Camp LEAD summer program[edit | edit source]
Wentworth's Camp Lead summer program allows students to earn up to 6 college credits and participate in programs such as Marine Biology (in which they earn lifetime SCUBA certification), Aviation (including ground school and flight orientation), or Advanced Military Skills, where students learn advanced leadership and can be awarded a conditional college ROTC scholarship. Wentworth offers sports and outdoor life camps during the summer.
Study Time[edit | edit source]
Call to Quarters (CQ) is a two-hour study session held every school night (Sunday – Thursday), from 7:00 p.m. to 9:00 p.m. If a student is caught up with his or her studies, he or she can use CQs to get ahead or write a letter home or other quiet activity. Those who require more study time can request it. Members of the faculty are assigned as Duty Officers and are available on each floor to assist cadets who need help.
Academic Accreditation[edit | edit source]
Wentworth's college is accredited by the Higher Learning Commission, and the high school is accredited by AdvancED, formerly the (North Central Association of Colleges and Schools). In addition, Wentworth is a member of the National Association of Community Colleges, The Association of Boarding Schools, the National Association of Independent Schools, the Association of Military Colleges and Schools of the United States, and others.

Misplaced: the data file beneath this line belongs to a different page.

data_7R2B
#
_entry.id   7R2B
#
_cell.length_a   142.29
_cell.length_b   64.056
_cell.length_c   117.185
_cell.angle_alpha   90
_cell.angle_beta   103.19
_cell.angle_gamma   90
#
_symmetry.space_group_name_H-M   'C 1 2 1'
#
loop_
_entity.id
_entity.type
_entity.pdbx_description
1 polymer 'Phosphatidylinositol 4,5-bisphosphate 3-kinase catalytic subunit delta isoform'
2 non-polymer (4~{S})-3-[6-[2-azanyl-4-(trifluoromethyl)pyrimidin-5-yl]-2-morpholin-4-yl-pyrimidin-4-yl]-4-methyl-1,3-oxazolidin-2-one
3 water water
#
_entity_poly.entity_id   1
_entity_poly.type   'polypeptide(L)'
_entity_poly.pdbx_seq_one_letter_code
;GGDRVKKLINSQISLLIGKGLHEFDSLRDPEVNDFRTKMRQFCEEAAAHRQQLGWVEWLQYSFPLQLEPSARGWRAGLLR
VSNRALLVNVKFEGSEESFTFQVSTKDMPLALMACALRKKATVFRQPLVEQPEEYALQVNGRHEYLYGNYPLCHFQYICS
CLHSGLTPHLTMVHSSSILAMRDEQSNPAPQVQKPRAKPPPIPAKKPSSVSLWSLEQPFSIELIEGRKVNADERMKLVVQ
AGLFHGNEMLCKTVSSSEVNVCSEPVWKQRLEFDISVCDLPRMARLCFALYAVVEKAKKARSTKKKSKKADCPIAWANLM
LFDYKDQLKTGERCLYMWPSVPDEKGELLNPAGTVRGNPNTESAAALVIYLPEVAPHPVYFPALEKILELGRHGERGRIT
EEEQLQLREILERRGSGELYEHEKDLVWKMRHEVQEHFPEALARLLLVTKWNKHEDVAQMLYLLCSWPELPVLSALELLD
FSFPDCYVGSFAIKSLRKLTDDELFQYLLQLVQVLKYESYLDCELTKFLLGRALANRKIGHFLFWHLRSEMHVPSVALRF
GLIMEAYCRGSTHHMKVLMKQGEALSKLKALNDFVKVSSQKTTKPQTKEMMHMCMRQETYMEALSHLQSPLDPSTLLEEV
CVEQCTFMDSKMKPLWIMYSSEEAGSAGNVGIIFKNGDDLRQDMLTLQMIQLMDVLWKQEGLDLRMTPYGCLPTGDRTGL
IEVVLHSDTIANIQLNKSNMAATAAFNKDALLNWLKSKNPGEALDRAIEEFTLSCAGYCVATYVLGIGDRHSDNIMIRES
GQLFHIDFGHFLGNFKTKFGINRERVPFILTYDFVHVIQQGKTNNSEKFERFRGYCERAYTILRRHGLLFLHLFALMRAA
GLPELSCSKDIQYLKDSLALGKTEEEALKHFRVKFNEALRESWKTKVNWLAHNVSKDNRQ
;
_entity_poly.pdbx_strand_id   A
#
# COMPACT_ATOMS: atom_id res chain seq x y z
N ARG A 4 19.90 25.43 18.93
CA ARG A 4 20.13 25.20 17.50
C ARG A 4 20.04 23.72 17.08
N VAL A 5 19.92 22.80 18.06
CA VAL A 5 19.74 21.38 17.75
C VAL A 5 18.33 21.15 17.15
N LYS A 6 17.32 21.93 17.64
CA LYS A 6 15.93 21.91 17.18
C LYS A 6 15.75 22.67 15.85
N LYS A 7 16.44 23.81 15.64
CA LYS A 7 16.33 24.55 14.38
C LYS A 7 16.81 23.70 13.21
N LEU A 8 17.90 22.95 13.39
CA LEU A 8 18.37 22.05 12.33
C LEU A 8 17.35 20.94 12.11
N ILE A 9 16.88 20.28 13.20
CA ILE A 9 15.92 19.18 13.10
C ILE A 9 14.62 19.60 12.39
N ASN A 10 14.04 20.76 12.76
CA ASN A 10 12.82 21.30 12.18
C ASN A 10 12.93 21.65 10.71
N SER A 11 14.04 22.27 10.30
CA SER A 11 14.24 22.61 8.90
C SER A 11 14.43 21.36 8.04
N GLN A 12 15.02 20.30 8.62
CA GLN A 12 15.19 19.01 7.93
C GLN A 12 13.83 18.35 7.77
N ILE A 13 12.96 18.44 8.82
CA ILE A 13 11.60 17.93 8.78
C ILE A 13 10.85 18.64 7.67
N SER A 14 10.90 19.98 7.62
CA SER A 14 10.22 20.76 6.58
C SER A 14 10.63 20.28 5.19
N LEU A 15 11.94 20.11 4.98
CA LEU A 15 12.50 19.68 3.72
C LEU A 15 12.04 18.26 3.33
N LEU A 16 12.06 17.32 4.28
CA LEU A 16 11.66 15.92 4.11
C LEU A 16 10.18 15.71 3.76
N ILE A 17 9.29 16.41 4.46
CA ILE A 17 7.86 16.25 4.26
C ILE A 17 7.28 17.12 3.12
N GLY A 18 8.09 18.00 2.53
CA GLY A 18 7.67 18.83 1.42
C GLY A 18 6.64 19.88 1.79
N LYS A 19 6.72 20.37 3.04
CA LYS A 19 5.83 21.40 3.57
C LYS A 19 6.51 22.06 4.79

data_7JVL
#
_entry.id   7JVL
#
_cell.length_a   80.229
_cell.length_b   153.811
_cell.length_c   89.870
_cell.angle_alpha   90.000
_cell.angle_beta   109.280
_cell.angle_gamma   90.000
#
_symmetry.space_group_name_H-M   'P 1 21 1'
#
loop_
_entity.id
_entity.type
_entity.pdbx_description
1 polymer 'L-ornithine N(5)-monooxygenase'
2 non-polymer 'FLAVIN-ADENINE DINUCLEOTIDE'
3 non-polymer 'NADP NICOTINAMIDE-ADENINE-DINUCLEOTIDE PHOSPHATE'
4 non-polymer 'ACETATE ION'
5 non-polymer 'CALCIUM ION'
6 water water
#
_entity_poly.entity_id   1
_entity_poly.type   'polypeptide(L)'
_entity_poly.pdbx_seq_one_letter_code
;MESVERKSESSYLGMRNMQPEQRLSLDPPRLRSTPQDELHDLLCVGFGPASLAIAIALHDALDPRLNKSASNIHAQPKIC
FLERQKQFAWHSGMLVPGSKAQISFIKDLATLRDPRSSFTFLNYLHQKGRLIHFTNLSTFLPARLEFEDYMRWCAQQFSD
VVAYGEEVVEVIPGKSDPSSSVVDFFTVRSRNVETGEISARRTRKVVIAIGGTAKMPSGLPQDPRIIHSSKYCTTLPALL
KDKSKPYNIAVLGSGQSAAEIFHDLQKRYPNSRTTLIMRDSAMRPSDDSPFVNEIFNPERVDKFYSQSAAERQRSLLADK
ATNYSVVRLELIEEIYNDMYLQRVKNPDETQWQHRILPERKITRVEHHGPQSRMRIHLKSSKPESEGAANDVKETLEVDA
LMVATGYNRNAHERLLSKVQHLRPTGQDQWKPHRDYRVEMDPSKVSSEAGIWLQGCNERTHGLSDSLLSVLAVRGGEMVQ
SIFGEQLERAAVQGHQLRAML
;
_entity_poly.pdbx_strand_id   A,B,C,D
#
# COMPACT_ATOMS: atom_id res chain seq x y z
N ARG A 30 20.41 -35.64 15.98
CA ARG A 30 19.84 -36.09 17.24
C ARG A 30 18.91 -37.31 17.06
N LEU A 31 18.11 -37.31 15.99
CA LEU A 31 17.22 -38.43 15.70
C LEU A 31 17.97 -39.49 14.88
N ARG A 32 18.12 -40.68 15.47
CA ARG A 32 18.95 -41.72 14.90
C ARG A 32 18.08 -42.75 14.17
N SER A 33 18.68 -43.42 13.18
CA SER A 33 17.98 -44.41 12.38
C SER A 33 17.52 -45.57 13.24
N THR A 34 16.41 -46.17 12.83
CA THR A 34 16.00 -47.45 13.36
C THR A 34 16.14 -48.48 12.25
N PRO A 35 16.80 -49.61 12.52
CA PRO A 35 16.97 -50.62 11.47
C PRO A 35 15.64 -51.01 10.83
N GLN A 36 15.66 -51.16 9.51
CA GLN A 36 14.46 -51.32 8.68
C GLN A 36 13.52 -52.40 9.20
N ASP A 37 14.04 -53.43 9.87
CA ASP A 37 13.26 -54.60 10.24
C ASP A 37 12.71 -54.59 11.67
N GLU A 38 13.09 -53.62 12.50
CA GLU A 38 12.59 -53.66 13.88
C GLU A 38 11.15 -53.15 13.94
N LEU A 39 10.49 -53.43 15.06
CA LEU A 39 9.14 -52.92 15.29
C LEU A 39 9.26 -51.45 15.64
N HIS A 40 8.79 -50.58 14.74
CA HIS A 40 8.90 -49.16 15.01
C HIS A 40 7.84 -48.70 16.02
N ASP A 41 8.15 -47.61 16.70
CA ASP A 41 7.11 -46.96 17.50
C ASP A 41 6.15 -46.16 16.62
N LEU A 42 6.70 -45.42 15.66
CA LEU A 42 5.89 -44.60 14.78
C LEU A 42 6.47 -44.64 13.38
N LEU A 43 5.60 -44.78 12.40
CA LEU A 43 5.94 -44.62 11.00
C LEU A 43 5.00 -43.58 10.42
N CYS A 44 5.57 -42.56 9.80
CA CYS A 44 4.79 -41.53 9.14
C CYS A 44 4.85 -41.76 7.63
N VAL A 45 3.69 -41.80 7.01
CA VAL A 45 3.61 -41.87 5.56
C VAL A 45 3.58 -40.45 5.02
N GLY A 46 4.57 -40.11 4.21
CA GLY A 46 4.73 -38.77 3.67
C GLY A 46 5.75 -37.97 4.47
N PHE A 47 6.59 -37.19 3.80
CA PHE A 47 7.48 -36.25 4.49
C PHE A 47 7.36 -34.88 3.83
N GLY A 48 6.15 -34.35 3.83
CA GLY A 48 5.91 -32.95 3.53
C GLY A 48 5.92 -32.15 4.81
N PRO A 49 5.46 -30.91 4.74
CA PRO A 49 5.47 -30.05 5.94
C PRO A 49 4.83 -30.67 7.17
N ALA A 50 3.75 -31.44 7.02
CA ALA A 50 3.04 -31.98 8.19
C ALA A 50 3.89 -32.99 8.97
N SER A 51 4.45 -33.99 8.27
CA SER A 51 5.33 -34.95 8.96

Student life[edit | edit source]
Corps of Cadets[edit | edit source]
The Wentworth Corps of Cadets consists of approximately 250 students, ranging from 9th grade through junior college sophomores. The corps is divided up into three companies, and junior college cadets provide most of the corps' leadership, supervised by Wentworth staff and faculty. For the first semester cadets are introduced to an introductory phase known as new cadet training. The new cadet training program is based on a Virginia Military Institute tradition that was put into place by Wentworth's first commandant in the 1880s. The new cadet training system is designed to help new students to master the habits of discipline, success, time-management, character growth, self-discipline, critical thinking, leadership development, school pride, and ensures each student learns Wentworth's history. At the end of the new cadet training phase, cadets become Old Boys, making them full-fledged members of the Corps of Cadets.